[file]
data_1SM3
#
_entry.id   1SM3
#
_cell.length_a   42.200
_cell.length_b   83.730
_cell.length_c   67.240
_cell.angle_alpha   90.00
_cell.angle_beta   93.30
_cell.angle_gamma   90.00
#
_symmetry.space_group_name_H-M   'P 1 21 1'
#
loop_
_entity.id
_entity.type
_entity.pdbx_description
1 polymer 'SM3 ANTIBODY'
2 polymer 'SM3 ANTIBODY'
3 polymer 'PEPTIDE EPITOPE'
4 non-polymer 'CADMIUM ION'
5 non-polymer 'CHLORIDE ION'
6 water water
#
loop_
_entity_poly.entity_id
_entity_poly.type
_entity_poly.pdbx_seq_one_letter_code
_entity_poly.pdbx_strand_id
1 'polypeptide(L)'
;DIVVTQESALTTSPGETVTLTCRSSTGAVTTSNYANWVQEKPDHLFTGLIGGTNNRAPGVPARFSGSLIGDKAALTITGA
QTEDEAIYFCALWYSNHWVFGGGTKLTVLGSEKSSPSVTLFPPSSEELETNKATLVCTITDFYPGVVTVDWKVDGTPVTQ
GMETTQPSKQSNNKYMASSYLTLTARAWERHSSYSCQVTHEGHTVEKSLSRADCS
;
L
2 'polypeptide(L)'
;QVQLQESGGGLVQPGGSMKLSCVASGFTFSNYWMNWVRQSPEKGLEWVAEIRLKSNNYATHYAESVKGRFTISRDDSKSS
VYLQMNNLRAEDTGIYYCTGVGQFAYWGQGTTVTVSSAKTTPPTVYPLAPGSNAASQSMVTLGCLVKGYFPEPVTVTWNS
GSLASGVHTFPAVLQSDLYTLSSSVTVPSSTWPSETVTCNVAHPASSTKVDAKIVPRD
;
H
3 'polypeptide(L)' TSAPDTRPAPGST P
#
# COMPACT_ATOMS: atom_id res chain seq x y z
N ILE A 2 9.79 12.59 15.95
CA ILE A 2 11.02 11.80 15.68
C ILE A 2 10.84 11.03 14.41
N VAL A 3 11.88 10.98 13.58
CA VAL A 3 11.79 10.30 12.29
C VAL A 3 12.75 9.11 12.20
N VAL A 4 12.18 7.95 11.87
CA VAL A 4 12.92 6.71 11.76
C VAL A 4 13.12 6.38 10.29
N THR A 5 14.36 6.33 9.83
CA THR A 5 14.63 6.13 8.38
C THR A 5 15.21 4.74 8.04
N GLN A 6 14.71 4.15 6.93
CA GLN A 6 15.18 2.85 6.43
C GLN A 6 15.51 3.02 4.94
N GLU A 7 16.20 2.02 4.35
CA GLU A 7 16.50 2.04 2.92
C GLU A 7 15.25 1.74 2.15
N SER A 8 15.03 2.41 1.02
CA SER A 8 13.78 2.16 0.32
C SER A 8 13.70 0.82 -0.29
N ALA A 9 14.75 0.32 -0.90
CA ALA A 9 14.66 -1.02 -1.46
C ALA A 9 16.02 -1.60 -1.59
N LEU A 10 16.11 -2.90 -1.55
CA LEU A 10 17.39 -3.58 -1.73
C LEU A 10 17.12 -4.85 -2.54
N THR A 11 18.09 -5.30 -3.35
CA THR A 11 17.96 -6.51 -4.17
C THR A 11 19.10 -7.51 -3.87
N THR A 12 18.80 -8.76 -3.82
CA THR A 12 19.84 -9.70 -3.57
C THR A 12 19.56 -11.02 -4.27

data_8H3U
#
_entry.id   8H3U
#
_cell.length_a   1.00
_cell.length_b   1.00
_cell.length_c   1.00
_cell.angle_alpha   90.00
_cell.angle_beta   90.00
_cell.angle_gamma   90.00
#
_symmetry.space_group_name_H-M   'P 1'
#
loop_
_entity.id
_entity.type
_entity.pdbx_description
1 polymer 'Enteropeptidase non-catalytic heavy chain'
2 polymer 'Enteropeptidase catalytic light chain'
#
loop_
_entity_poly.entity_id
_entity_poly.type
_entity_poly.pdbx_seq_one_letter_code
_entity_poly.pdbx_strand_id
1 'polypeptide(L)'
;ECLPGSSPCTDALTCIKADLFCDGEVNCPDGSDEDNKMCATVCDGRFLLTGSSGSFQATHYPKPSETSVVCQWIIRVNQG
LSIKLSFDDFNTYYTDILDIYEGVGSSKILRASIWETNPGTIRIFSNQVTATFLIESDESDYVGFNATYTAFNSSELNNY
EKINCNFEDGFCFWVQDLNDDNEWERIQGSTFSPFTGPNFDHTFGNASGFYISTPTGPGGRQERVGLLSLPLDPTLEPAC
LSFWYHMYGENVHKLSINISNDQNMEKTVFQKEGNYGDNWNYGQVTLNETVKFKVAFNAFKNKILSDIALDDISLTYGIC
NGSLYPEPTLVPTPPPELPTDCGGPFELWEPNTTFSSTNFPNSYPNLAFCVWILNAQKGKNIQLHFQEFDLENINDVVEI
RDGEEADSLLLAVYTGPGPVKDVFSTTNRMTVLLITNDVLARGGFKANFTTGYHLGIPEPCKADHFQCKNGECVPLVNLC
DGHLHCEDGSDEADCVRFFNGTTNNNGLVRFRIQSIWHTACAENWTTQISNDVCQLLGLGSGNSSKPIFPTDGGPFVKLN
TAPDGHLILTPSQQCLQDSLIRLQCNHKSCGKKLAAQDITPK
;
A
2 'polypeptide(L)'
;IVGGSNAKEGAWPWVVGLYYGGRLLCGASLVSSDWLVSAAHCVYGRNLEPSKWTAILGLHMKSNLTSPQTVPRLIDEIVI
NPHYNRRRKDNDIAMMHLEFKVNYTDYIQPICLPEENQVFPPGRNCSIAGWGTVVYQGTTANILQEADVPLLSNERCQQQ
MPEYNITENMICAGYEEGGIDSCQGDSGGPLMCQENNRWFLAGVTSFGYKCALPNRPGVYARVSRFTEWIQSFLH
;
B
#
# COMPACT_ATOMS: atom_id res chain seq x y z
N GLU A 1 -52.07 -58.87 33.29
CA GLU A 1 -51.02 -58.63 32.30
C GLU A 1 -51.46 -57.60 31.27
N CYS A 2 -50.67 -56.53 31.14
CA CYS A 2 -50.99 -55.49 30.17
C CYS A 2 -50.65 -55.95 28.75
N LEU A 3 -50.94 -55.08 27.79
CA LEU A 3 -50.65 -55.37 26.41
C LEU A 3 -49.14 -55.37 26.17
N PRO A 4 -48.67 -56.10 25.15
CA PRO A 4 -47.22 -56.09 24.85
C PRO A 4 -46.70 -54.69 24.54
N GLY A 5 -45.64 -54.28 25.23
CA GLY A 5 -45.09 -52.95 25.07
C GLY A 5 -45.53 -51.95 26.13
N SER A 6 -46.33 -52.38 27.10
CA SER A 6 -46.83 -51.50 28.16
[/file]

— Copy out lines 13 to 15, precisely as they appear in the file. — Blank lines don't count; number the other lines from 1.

#
loop_
_entity.id